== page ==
“It isn’t mysterious for every measure of quality of life to be in free fall when the system itself is on its last legs.”
Black Americans are living in a time of utter insanity. They are getting poorer; they have a good chance of being incarcerated; the blue collar and government jobs they depended on for living wages are disappearing, and public education as we know it may cease to exist. Every single avenue they have historically used to improve their lot in life is less and less secure. In addition to all of these issues, the president of the United States looks like them and creates confusion so deep and so dangerous that many can’t even bring themselves to acknowledge their ever worsening plight.
While the group disintegrates under terrible stress, some individuals do as well. When black people implode in public in high profile fashion, the effect is very disturbing and can lead to distractions which, while well intentioned, are useless and counterproductive.
Within the span of three weeks, three people became very public figures as they lived their last day of life. On September 16, government contractor Aaron Alexis shot and killed 12 people at the Washington Navy Yard before he too was killed by police. On October 3, Miriam Carey was shot to death by Capitol police after driving into a White House security barrier and striking a secret service officer. On October 4, a man identified as John Constantino burned himself to death near the Smithsonian.
All three of these people were black. Ms. Carey was reported to have had psychiatric illnesses described as post partum depression or psychosis and had been treated with medication. While not under treatment, Mr. Alexis showed signs of paranoid schizophrenia. A lawyer representing Mr. Constantino’s family described him as having “a long battle with mental illness.”
“Whether on Capitol Hill or in cities and towns across the country, police officers appear unable to subdue or capture black people without killing them.”
It is odd that three such incidents took place in the nation’s capital within a short period of time and that each one involved a black person, but those circumstances are not proof of connection and causation. In fact, it is disempowering to focus on these particular events and reach conclusions about government police and the state of an entire race based on strange events.
The circumstances of Miriam Carey’s death are in fact all too typical for black people who are killed by police on a regular basis. Her death is among the many extrajudicial executions of black people which take place every 28 hours in this country. Whether on Capitol Hill or in cities and towns across the country, police officers appear unable to subdue or capture black people without killing them. Like Ms. Carey, the fact that they have little children with them doesn’t make them any safer. Their deaths don’t take place on the national stage, but even a call for help to 911 can bring death to black people when they ought to be able to expect assistance from law enforcement. Because Ms. Carey is dead, the reason for her actions and her state of mind will never be known.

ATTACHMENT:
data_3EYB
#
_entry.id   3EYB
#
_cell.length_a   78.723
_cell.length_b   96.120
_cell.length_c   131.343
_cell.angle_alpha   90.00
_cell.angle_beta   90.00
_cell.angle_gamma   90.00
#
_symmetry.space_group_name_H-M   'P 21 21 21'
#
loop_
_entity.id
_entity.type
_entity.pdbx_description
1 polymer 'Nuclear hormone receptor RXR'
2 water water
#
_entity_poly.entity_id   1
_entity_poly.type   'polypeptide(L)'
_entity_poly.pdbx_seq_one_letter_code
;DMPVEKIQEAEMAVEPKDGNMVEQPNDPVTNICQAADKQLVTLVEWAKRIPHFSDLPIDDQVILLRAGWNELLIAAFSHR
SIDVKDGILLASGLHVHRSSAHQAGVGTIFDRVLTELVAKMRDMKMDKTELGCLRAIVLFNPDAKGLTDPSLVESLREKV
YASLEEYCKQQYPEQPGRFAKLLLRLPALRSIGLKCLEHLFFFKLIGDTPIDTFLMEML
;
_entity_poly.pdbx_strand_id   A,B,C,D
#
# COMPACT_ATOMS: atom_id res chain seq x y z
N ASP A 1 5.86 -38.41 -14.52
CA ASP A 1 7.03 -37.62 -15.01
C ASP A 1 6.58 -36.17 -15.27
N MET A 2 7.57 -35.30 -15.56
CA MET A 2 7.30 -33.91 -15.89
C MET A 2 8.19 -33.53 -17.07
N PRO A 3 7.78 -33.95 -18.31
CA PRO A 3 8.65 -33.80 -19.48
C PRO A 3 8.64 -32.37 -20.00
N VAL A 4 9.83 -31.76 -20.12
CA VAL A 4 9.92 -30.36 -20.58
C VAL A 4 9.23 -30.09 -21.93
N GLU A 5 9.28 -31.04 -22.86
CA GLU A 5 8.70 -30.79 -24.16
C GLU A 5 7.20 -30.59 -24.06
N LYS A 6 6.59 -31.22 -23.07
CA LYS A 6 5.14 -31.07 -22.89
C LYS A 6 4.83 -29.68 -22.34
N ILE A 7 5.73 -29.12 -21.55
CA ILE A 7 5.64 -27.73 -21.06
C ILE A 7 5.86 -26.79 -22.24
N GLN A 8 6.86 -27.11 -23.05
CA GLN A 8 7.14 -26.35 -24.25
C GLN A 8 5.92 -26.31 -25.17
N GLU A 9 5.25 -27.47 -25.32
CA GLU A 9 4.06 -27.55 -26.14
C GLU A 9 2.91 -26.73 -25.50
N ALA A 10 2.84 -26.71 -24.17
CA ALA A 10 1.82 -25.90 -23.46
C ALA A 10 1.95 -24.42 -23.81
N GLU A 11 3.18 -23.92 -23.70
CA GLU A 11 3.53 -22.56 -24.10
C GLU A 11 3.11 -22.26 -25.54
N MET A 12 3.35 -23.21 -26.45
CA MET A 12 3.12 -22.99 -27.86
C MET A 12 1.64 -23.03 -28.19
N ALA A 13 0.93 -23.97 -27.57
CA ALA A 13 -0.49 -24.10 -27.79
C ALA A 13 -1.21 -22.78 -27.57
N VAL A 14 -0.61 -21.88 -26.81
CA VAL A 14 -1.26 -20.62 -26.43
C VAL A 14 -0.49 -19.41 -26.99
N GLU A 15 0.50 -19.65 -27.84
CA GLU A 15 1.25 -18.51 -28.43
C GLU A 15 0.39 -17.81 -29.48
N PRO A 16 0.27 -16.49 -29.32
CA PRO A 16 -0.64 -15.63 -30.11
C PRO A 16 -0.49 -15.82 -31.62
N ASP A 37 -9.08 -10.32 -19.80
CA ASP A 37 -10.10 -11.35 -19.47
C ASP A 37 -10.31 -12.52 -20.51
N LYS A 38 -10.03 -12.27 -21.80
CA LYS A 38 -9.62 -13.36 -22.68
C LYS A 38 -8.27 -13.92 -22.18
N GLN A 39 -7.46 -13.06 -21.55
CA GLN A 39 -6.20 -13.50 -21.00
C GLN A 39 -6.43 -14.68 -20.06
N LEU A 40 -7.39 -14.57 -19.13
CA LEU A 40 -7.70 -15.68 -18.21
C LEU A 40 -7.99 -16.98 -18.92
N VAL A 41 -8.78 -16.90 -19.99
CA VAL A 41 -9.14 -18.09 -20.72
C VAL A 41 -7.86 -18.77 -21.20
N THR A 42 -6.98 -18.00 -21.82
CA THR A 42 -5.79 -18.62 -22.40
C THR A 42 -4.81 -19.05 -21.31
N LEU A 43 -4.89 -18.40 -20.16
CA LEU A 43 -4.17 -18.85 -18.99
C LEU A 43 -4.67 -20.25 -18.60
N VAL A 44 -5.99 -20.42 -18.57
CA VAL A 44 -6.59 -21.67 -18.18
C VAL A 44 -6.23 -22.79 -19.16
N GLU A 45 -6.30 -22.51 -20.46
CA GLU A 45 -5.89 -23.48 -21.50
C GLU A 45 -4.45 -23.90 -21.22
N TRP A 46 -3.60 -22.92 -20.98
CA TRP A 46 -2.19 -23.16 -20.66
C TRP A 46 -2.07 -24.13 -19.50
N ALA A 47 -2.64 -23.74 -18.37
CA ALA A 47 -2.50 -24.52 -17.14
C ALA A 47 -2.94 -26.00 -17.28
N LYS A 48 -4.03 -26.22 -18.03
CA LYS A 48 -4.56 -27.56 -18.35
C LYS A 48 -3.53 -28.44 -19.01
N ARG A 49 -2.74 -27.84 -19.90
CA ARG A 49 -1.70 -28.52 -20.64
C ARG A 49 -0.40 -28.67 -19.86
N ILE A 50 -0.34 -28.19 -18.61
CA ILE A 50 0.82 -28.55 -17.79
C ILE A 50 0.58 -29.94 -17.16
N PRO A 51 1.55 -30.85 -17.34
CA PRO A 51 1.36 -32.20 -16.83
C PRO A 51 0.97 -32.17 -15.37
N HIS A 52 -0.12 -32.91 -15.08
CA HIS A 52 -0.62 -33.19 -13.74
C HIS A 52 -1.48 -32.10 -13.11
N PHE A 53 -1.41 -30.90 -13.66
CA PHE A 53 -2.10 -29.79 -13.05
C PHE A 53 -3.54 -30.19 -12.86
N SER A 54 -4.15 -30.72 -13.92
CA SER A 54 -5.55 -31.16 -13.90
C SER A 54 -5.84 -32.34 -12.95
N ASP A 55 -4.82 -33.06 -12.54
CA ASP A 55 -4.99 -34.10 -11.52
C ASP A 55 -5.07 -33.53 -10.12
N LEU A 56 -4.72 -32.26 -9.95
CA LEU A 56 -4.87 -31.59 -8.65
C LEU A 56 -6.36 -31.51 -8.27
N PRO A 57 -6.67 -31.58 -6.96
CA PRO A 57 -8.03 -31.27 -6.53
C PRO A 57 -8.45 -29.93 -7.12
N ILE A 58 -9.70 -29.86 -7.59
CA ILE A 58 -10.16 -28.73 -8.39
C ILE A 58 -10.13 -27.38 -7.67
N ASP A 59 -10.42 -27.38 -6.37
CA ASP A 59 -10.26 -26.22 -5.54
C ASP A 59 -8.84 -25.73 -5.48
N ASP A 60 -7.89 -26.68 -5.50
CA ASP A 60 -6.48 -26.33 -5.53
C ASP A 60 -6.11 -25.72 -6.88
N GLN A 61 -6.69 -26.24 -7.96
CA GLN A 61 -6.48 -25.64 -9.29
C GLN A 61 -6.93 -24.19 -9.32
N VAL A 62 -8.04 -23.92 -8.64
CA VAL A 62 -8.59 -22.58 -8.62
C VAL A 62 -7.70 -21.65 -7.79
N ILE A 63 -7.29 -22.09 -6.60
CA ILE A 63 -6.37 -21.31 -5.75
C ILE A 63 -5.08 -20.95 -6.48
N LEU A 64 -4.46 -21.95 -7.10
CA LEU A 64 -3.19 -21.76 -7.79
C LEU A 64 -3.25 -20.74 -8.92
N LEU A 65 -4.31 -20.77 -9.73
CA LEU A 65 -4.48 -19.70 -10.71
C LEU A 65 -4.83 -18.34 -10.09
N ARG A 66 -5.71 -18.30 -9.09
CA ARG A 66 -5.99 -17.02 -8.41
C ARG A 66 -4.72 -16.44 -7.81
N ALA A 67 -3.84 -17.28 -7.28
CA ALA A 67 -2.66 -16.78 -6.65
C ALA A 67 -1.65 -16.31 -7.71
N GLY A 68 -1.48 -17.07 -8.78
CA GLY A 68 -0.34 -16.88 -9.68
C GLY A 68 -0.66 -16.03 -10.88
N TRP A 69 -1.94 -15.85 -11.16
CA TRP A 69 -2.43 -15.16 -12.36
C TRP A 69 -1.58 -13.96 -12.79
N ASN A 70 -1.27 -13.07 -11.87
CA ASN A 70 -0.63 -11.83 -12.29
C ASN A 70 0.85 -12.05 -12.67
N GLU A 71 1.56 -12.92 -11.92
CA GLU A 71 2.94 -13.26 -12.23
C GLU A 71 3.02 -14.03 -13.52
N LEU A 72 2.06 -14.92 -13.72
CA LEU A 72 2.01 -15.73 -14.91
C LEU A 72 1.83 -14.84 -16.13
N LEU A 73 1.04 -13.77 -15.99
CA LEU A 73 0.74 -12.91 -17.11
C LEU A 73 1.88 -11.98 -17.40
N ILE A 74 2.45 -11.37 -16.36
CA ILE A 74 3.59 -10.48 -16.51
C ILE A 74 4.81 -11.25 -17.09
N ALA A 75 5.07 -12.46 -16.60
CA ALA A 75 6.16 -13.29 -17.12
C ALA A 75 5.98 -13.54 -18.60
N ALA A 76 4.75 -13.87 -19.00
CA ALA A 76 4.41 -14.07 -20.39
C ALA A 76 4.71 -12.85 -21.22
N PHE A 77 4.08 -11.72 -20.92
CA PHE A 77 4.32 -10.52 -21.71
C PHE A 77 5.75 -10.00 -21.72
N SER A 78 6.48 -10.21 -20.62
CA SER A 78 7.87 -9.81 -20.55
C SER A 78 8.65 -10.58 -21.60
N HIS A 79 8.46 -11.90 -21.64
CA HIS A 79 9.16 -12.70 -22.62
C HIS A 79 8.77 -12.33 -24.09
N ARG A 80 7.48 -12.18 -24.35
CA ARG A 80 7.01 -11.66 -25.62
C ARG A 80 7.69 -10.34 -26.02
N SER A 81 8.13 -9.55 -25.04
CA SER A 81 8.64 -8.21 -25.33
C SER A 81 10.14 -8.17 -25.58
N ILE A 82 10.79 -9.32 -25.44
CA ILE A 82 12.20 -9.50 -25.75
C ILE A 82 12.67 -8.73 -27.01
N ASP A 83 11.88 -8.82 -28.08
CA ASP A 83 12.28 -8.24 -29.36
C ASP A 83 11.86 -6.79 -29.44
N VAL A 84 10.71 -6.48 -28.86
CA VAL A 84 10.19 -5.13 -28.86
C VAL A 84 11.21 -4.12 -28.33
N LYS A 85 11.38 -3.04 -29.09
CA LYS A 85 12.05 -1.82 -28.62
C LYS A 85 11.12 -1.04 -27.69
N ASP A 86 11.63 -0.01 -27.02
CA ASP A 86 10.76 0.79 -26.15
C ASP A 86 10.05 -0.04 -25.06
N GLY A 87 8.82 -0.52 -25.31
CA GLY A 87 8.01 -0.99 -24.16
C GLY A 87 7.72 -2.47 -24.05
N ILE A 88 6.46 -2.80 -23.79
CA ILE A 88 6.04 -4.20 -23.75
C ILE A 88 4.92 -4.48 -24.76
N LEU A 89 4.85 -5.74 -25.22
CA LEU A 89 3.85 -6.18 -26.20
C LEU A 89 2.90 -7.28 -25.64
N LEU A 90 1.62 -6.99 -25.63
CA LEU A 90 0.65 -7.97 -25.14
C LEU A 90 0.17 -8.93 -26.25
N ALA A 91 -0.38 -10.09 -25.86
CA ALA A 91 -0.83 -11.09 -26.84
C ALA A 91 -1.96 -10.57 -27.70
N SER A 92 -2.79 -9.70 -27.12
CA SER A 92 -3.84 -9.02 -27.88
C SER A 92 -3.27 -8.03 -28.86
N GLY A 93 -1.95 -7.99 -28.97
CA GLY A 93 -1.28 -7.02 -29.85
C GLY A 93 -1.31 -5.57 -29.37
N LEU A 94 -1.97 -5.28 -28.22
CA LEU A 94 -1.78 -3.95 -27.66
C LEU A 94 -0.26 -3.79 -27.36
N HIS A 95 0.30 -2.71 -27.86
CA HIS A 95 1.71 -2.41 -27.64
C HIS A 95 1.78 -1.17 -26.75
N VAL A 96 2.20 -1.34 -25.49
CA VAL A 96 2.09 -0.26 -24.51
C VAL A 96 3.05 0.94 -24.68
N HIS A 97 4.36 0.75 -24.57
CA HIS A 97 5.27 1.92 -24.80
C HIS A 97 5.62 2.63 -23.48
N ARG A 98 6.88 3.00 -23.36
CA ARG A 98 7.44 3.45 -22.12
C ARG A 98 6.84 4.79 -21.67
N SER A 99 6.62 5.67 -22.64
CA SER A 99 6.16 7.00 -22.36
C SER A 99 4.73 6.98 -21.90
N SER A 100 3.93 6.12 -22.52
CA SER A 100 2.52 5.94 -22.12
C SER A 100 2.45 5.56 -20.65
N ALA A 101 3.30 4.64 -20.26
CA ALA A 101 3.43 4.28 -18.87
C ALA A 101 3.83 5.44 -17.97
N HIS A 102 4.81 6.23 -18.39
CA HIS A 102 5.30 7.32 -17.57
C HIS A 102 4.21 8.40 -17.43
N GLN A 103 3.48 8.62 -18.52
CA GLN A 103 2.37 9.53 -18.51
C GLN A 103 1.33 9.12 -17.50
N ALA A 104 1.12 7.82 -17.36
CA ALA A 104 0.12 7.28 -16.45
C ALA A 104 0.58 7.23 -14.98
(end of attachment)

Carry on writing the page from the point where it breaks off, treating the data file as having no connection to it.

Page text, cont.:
The term conspiracy theory is often used dismissively, as if conspiracies never take place. World history is replete with conspiracies which impacted the lives of millions of people. But it must also be said that it is disempowering to spend time and energy theorizing about government mind control over three individuals when 30 million other black people are in grave danger due to very easily explained and very public conspiracies conducted on a large scale.
The majority black city of Detroit was not only forced into an unnecessary bankruptcy but its assets are being sold off piece by piece. Retirees will lose their pensions, creditors will be left with nothing and to add insult to injury, the city may be forced to pay up to $100 million to the people who are picking it clean.
“Even a call for help to 911 can bring death to black people.”
Detroit is black America writ large, beset by corrupt government policies allied with moneyed interests. It takes hard work to understand the realities behind a situation that is routinely mischaracterized by politicians and the corporate media. It is tempting to think instead of government plots forcing individuals to harm themselves or others but it is also too easy a trap.
The biggest conspiracies are quite open but also difficult to stop. The evisceration of Detroit is a conspiracy. The promotion of charter schools is a conspiracy. The plot to keep as many black people under lock and key as possible is a conspiracy. So is the plot to stage a government shutdown which will be resolved with an agreement to cut entitlement programs.
These seemingly strange phenomena are part of a larger dynamic. The United States is a failed state and the failure is becoming more rapid every day. It isn’t mysterious for every measure of quality of life to be in free fall when the system itself is on its last legs.
It is not useful to discern the motives of people who are deceased, to draw conclusions based on incomplete or inaccurate press accounts or to make sense of what is by definition illogical. It is useful to remember that the 1% never give up finding ways to get more of what belongs to the whole world.
Margaret Kimberley’s Freedom Rider column appears weekly in BAR, and is widely reprinted elsewhere. She maintains a frequently updated blog as well as at freedomrider.blogspot.com. Ms. Kimberley lives in New York City, and can be reached via e-Mail at Margaret.Kimberley(at)BlackAgandaReport.com.